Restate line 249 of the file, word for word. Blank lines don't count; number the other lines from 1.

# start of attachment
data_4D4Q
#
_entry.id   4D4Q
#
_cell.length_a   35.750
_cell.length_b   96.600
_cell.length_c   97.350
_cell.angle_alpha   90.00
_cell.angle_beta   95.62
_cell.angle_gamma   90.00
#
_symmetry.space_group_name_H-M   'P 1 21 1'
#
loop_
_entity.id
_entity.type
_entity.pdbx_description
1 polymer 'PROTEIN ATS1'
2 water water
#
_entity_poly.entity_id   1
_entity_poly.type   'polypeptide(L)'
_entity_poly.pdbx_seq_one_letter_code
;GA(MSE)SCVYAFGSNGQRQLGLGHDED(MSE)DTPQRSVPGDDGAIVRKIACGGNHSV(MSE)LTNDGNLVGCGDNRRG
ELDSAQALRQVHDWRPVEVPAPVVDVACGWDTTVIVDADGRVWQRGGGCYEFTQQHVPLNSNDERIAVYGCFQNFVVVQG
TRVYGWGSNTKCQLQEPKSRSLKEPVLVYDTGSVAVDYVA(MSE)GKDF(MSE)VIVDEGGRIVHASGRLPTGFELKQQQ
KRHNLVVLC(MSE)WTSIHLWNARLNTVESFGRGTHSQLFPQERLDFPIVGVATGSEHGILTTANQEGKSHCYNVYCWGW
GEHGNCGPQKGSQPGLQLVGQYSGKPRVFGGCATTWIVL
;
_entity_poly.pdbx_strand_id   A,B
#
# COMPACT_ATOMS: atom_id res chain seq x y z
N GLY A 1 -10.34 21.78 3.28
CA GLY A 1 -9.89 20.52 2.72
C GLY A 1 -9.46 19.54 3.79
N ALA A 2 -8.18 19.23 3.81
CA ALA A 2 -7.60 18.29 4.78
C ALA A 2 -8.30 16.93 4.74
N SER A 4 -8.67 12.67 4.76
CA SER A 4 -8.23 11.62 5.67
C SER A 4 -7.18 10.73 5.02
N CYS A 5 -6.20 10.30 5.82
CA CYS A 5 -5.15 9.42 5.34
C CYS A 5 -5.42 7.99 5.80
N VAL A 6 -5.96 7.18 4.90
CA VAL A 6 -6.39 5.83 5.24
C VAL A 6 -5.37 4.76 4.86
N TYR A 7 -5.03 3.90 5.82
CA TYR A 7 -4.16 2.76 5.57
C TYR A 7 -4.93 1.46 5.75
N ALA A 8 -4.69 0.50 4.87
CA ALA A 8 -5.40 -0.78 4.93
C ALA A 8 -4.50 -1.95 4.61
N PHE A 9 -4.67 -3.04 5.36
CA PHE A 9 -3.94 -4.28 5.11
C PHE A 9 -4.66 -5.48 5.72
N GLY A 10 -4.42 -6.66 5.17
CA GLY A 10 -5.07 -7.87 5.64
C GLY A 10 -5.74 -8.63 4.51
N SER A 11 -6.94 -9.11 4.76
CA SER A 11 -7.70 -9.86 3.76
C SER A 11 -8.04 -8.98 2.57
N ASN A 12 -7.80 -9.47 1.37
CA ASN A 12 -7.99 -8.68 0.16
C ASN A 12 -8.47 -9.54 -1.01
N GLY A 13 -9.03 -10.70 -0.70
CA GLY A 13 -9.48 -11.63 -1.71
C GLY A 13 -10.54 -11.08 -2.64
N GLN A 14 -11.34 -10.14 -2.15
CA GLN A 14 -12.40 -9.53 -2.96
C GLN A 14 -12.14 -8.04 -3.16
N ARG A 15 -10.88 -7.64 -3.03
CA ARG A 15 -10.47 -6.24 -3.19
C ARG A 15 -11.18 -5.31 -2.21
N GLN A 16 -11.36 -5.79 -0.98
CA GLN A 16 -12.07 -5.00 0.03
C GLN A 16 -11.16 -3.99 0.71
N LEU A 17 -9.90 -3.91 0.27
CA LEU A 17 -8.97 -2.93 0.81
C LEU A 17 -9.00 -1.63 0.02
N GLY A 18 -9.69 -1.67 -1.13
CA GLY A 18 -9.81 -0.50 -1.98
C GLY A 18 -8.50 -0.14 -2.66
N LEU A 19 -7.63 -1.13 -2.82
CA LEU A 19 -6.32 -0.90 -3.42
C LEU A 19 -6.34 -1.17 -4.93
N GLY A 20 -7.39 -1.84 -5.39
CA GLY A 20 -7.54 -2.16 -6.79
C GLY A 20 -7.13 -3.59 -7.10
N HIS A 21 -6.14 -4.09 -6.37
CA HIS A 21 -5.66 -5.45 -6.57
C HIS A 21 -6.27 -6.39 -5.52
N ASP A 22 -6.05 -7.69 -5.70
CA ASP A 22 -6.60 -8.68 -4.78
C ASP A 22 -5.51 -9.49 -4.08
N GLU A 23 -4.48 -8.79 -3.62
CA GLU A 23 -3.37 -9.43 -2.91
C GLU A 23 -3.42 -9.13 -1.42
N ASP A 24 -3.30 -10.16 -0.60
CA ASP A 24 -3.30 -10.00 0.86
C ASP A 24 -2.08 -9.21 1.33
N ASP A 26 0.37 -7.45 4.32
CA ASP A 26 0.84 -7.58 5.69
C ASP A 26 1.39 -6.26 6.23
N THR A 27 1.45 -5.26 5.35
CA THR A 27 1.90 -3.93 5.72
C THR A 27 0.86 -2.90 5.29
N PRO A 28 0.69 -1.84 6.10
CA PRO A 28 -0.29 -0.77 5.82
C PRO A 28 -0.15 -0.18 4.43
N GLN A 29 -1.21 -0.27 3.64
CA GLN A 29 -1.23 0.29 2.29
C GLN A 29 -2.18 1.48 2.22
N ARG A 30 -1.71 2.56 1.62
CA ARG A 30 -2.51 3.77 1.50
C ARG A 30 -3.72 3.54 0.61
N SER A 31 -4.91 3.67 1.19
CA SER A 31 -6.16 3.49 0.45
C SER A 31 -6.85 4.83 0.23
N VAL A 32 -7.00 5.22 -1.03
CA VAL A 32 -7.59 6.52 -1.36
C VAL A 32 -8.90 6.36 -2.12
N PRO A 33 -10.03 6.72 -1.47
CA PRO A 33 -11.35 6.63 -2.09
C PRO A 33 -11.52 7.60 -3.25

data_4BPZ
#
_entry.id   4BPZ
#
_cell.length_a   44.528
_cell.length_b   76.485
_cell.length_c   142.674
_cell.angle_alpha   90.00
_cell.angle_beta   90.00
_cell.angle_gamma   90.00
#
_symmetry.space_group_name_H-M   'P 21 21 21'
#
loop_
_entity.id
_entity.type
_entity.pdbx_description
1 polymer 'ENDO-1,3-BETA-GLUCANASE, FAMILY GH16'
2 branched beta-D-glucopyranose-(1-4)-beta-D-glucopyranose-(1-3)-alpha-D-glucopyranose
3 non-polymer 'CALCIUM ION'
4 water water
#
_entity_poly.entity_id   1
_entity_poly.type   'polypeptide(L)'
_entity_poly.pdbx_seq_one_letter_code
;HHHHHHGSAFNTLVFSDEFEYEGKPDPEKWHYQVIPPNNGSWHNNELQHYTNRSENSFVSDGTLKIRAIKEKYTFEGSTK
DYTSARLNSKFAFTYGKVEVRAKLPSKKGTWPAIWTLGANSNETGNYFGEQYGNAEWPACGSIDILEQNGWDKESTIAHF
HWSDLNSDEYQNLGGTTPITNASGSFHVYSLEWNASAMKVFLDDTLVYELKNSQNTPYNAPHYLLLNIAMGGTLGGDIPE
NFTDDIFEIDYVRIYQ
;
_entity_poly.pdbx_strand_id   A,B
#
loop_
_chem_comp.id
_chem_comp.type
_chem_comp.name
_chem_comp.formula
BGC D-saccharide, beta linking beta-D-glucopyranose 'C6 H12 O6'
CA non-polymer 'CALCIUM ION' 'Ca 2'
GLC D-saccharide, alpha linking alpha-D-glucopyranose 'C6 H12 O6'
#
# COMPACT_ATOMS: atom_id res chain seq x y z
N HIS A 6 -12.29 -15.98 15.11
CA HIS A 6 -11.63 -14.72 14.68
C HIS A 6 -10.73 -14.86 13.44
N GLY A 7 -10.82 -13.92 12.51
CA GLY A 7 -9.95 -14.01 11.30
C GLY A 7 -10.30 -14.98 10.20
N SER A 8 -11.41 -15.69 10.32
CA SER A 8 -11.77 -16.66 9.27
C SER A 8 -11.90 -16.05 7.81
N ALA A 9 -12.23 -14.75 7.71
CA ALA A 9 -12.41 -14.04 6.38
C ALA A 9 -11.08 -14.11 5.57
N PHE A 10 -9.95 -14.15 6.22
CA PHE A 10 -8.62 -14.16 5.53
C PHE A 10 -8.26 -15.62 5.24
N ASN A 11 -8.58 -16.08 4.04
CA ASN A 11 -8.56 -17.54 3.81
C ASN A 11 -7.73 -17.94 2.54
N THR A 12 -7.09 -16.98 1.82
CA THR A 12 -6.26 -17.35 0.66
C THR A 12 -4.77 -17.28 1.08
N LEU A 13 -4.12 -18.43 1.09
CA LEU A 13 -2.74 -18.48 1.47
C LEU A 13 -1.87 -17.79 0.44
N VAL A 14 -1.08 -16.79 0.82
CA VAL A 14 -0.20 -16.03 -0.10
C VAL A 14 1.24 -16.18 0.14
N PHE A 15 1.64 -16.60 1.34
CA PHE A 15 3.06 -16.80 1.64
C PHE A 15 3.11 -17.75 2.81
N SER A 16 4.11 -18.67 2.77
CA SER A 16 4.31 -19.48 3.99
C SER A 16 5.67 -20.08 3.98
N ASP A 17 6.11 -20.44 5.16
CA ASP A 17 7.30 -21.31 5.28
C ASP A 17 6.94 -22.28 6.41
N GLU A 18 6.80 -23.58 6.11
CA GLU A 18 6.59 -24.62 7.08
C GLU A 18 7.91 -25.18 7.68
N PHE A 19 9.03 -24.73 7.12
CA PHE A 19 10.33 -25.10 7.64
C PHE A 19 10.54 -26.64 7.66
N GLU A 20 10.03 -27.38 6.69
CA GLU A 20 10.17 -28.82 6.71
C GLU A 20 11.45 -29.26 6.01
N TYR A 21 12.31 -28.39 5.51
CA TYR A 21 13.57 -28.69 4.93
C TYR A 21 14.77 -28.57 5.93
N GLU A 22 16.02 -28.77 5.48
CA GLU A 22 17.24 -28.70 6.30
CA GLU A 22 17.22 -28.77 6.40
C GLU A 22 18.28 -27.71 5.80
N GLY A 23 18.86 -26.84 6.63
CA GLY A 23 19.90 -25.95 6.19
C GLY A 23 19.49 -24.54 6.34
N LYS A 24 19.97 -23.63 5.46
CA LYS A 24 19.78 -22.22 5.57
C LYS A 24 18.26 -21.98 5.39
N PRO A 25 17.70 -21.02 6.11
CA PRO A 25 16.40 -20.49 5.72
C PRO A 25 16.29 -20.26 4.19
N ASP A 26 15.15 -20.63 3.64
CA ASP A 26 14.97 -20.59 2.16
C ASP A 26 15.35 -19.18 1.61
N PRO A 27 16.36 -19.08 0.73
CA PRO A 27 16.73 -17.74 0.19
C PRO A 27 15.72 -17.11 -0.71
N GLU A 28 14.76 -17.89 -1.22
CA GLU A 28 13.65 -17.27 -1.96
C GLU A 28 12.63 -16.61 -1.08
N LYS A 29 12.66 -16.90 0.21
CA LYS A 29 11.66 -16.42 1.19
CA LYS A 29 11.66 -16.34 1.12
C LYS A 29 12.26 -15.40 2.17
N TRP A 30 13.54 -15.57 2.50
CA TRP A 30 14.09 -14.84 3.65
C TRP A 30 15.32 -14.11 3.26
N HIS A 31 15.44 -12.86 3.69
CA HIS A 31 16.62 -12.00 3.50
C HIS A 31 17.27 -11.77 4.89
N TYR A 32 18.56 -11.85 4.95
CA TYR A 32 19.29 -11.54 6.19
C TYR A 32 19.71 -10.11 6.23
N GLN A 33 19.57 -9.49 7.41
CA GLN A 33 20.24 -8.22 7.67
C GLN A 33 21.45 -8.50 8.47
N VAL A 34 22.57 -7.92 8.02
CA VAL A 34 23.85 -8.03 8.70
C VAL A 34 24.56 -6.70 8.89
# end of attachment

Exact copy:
CA TYR A 32 19.29 -11.54 6.19